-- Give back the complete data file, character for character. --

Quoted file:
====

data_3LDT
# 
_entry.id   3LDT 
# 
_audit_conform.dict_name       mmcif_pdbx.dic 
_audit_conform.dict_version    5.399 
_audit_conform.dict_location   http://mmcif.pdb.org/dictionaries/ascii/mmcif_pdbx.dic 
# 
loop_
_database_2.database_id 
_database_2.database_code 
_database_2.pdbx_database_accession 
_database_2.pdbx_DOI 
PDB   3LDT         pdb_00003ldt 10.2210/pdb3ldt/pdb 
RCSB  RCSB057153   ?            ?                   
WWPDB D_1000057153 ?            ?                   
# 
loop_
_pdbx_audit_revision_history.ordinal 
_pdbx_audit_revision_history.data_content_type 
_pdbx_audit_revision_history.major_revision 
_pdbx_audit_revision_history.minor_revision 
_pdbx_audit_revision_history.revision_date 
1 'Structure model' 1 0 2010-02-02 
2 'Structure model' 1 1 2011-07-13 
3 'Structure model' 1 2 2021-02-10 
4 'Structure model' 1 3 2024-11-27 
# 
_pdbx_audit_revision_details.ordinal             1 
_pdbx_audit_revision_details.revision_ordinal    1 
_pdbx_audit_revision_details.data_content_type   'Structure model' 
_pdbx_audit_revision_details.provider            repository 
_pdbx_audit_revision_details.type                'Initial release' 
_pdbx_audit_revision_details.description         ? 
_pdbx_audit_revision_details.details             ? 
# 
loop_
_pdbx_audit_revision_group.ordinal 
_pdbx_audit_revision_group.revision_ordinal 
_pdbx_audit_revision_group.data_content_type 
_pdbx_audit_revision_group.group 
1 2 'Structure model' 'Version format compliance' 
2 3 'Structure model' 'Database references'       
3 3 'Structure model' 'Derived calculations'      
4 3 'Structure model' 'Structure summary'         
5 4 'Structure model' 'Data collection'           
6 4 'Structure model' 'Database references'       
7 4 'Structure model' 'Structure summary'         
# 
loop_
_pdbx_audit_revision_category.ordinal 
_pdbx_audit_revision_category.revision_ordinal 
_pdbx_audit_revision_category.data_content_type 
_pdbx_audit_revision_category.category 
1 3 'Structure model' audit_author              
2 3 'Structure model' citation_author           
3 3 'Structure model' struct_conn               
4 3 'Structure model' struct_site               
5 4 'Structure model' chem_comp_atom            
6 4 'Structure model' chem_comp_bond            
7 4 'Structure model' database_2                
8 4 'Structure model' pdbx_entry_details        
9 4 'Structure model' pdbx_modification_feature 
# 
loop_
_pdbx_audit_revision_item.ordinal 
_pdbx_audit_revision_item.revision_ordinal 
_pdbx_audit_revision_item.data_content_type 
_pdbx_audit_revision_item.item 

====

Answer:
data_3LDT
# 
_entry.id   3LDT 
# 
_audit_conform.dict_name       mmcif_pdbx.dic 
_audit_conform.dict_version    5.399 
_audit_conform.dict_location   http://mmcif.pdb.org/dictionaries/ascii/mmcif_pdbx.dic 
# 
loop_
_database_2.database_id 
_database_2.database_code 
_database_2.pdbx_database_accession 
_database_2.pdbx_DOI 
PDB   3LDT         pdb_00003ldt 10.2210/pdb3ldt/pdb 
RCSB  RCSB057153   ?            ?                   
WWPDB D_1000057153 ?            ?                   
# 
loop_
_pdbx_audit_revision_history.ordinal 
_pdbx_audit_revision_history.data_content_type 
_pdbx_audit_revision_history.major_revision 
_pdbx_audit_revision_history.minor_revision 
_pdbx_audit_revision_history.revision_date 
1 'Structure model' 1 0 2010-02-02 
2 'Structure model' 1 1 2011-07-13 
3 'Structure model' 1 2 2021-02-10 
4 'Structure model' 1 3 2024-11-27 
# 
_pdbx_audit_revision_details.ordinal             1 
_pdbx_audit_revision_details.revision_ordinal    1 
_pdbx_audit_revision_details.data_content_type   'Structure model' 
_pdbx_audit_revision_details.provider            repository 
_pdbx_audit_revision_details.type                'Initial release' 
_pdbx_audit_revision_details.description         ? 
_pdbx_audit_revision_details.details             ? 
# 
loop_
_pdbx_audit_revision_group.ordinal 
_pdbx_audit_revision_group.revision_ordinal 
_pdbx_audit_revision_group.data_content_type 
_pdbx_audit_revision_group.group 
1 2 'Structure model' 'Version format compliance' 
2 3 'Structure model' 'Database references'       
3 3 'Structure model' 'Derived calculations'      
4 3 'Structure model' 'Structure summary'         
5 4 'Structure model' 'Data collection'           
6 4 'Structure model' 'Database references'       
7 4 'Structure model' 'Structure summary'         
# 
loop_
_pdbx_audit_revision_category.ordinal 
_pdbx_audit_revision_category.revision_ordinal 
_pdbx_audit_revision_category.data_content_type 
_pdbx_audit_revision_category.category 
1 3 'Structure model' audit_author              
2 3 'Structure model' citation_author           
3 3 'Structure model' struct_conn               
4 3 'Structure model' struct_site               
5 4 'Structure model' chem_comp_atom            
6 4 'Structure model' chem_comp_bond            
7 4 'Structure model' database_2                
8 4 'Structure model' pdbx_entry_details        
9 4 'Structure model' pdbx_modification_feature 
# 
loop_
_pdbx_audit_revision_item.ordinal 
_pdbx_audit_revision_item.revision_ordinal 
_pdbx_audit_revision_item.data_content_type 
_pdbx_audit_revision_item.item 